Cutting room … Alexander McQueen in a still from the documentary. Photograph: Tribeca Film Festival
Before there was Sarah Burton’s Alexander McQueen, the chic, highly finessed and now financially successful fashion label, there was the Alexander McQueen of its namesake that – as this touching new documentary tells it – could barely sustain the creative dysfunction its creator and his companions wrought upon it.
The man at its core, we know, killed himself aged just 40. What story is left to tell? McQueen left behind five distinct silhouettes, or reimaginings for the shape of clothing on a woman’s body: more than Givenchy, Dior, Chanel, Saint Laurent or any other designer, according to the film’s co-directors Ian Bonhôte and Peter Ettedgui.
The pair spent a year refashioning existing film of McQueen and his protector-antagonist Isabella Blow, and threading it through with new interviews with McQueen’s family and surviving, if somewhat shell-shocked, collaborators.
The result, in the opinion of Vogue international editor Suzy Menkes is “the most sensitive vision about a creative who never lost his rough edges, and who put his life – the bloody history of distant warriors in Scotland and childhood abuse within his family – on stage.”
On this journey, we learn that fashion is probably best admired as a playground for creative people to exercise restless and highly stimulated imaginations. McQueen thrilled and terrified his models and clients: a perspiring, huffing beast coming at them with giant tailors’ scissors, wildly cutting at fabric as they stood in the designs. That such people should also swing between intense highs and lows – often to the bewilderment of those around them – should come as no surprise.
“Lee [Alexander McQueen] and Lee’s quality of work needs a big canvas,” says Bonhôte. “This we hope is the first to emotionally inform people into Lee’s journey and his life.”
Ettedgui says there were two questions to answer: how did he become the golden boy of the fashion industry; and why, when he was at the top of his game, did he decide life was not worth living? “We were deeply moved by that story,” he says. “The emotions that he created in us – the exhilaration of the early part of the story, or the tragedy toward the end – are what we wanted to put up on the screen.”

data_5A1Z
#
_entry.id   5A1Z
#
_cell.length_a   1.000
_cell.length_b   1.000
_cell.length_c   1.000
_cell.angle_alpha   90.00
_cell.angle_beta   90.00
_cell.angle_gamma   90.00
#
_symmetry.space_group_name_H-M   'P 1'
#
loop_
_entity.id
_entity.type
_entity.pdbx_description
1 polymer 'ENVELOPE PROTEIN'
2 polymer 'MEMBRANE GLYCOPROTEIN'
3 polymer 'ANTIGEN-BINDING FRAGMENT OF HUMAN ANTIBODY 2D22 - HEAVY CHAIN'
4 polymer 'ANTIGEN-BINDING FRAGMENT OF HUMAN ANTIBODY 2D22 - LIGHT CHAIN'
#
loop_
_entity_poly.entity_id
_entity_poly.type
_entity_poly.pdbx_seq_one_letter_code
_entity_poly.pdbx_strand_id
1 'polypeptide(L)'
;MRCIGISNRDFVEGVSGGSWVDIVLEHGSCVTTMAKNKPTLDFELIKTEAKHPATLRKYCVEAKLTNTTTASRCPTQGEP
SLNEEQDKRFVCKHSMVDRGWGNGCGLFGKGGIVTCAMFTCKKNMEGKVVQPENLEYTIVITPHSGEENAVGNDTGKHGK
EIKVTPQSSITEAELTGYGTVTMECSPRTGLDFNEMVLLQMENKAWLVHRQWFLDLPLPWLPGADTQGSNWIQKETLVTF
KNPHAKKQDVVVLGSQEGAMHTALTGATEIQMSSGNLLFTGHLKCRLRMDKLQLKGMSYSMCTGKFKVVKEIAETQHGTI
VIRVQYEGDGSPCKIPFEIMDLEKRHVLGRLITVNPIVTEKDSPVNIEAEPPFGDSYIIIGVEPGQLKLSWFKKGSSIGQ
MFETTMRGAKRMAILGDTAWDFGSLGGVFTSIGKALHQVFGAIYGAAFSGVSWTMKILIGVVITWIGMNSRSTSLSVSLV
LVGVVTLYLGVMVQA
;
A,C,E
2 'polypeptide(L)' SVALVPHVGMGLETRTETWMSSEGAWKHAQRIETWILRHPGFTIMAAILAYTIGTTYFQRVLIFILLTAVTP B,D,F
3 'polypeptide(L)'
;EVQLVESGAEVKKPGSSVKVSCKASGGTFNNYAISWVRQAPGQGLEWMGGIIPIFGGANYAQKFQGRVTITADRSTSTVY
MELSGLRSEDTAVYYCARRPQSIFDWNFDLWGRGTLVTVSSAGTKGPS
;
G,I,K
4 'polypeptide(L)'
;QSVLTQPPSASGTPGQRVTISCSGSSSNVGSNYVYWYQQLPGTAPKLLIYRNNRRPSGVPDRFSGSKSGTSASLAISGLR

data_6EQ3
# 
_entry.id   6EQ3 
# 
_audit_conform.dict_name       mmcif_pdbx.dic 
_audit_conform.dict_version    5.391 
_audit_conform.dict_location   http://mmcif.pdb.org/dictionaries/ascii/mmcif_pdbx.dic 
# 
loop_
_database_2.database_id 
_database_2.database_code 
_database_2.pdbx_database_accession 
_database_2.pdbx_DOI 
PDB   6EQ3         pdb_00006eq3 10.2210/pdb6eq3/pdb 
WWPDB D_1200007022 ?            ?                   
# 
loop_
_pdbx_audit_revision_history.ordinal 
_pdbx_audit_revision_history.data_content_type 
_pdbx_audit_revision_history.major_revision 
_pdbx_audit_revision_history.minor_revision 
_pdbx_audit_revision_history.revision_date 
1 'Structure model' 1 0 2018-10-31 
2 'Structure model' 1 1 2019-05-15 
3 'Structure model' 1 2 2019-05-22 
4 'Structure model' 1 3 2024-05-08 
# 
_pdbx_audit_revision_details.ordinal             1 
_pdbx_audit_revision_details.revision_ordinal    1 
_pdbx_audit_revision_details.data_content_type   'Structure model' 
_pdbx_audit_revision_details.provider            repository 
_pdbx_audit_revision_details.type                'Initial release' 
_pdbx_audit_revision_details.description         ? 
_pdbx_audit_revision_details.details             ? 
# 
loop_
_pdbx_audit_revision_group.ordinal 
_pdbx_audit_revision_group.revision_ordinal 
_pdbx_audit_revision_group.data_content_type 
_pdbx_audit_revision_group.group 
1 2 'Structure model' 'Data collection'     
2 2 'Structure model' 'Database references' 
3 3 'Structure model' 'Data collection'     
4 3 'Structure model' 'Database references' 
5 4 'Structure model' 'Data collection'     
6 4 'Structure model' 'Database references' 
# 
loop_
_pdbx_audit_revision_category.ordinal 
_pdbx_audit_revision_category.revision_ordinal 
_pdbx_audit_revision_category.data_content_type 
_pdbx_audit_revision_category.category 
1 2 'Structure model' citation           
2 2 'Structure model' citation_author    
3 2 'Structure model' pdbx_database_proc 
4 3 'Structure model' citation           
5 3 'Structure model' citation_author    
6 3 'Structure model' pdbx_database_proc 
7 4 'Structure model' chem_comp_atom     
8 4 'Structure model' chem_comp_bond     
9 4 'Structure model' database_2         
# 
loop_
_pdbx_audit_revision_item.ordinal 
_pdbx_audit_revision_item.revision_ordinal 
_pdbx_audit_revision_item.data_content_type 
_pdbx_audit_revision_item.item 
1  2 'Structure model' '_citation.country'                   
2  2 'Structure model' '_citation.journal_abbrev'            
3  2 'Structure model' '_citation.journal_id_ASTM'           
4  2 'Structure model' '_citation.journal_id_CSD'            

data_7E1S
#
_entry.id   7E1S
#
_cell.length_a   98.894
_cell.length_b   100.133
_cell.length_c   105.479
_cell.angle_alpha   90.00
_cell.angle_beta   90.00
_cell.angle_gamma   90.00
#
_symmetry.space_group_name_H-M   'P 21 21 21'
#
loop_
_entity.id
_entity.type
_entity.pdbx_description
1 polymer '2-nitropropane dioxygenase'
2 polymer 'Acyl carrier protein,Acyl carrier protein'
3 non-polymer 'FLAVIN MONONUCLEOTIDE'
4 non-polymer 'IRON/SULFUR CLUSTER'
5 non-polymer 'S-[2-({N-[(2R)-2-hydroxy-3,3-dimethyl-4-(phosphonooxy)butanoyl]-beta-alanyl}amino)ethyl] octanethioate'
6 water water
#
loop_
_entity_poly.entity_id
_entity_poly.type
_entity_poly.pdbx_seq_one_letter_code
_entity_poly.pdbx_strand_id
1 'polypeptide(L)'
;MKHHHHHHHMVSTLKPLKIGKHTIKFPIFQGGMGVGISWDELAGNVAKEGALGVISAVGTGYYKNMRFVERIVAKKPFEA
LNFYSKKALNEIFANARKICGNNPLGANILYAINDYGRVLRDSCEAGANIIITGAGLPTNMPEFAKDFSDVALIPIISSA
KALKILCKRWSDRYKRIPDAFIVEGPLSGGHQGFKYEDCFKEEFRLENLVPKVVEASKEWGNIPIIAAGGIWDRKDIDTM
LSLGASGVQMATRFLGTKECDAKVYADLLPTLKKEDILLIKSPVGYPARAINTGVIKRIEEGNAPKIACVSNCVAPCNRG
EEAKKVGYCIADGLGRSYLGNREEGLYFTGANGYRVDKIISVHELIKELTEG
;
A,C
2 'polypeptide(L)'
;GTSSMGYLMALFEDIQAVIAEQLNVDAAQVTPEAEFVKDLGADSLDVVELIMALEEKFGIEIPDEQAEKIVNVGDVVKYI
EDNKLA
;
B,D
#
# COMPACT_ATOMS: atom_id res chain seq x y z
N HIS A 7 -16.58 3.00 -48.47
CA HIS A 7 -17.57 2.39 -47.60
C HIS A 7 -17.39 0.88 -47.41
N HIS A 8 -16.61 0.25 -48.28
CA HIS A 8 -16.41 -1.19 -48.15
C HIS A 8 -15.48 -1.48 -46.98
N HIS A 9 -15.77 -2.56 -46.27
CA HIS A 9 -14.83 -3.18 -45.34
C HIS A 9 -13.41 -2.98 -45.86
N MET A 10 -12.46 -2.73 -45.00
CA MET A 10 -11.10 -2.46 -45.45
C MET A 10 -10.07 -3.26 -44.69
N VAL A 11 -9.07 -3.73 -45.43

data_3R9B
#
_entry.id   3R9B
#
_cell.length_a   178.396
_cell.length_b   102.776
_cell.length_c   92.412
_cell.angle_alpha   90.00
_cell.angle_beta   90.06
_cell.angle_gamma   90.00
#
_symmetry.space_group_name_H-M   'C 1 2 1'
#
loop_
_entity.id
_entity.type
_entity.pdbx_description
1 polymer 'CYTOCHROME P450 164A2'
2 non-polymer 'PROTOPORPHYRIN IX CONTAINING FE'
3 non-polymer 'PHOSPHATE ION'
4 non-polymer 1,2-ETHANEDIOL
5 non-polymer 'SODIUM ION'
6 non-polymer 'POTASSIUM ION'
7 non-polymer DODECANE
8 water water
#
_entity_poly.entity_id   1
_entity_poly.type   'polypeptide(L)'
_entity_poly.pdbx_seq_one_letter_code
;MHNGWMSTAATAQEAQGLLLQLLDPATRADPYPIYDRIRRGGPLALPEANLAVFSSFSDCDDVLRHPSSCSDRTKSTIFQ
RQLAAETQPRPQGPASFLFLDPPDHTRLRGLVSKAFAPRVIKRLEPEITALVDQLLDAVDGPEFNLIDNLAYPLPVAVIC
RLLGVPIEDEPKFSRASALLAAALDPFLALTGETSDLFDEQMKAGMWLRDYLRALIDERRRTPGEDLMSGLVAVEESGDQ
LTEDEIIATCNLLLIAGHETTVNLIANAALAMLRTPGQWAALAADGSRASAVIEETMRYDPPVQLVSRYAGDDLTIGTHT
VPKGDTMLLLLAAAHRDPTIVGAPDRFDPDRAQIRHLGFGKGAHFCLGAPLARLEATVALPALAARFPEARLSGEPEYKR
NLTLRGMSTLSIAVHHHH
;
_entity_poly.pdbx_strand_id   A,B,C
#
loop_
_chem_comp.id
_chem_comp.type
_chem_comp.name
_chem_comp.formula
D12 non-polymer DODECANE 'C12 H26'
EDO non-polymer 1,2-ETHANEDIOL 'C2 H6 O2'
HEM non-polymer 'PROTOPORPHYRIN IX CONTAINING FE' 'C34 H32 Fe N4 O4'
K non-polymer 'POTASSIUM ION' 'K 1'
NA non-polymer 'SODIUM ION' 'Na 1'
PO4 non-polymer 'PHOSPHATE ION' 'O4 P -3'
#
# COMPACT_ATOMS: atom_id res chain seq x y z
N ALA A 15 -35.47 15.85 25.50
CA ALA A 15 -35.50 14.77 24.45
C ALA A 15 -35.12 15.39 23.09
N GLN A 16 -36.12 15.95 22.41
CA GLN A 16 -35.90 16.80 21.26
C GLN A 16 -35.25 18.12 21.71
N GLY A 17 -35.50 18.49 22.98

It is not clear even that McQueen and Blow, who preceded him in death by mere months, should be mourned in the traditional sense; both are more successful and better understood from beyond the grave than they were ever this side of it. That is not to say they aren’t missed, intensely in some instances. In some ways, it may be a better way to enjoy the joyful, deluded follies of their adventures.
In New York City, when McQueen came to show off his bumster collection – one of his first to gain widespread attention – a model was directed to lurch, mad-cow like, down the aisle in a Lower East Side synagogue. The designer also directed the PRs to slow Vogue’s Anna Wintour and her then sidekick André Leon Talley’s entry to the show. Blow admonished her rebellious protege: “You’ve got to make an effort with her.” Nonetheless, Wintour would later become a champion for McQueen.
“As he said it himself, he loved having the opportunity to prick the bubble of the fashion world,” says Ettedgui.
Nor is it hard to see why Blow so adored him, and why she was so devastated when he cast her off on signing with a more professional house, Givenchy, then under the direction of Tom Ford. It had, after all, been Blow’s wheeze to get Ford to buy McQueen for the Gucci Group. The deal financed McQueen but by then Blow was judged to be unsuitable and, aggrieved, reinvented herself elsewhere.
As it turned out, in some ways, McQueen wasn’t so suited to the fashion life. Or perhaps he was too well-suited. Either way, the documentary speeds up here, as it should, and speeds lightly over his drug problem, his decadence, his efforts to change himself and his appearance, his rages and problematic relationships. He drove himself to work harder. “The fashion industry’s need to reinvent is relentless,” says Bonhôte. “It creates icons, and then isolates them.”
McQueen, says Ettedgui, explained it himself. Asked by former Vogue contributing editor and novelist Plum Sykes why he conformed to the fashion system and its frenetic pace when he could, in his position, set his own agenda, the designer said simply “because I’m so fucking insecure”.
“The person who put the most pressure on McQueen was McQueen,” says Ettedgui. “We certainly picked up on a lot of finger-pointing but the answer is not as passive as ‘Lee was a victim of the fashion industry.’ It’s much more nuanced than that.”
Ultimately, his legacy must be the clothes. When you look at the impact of the V&A and Met’s Savage Beauty exhibitions, which were record-breaking on both sides of the Atlantic, people really started to analyse him technically, Bonhôte says. “The five silhouettes he left behind are potentially more than Saint Laurent or Coco Chanel, and that puts him right at the top.”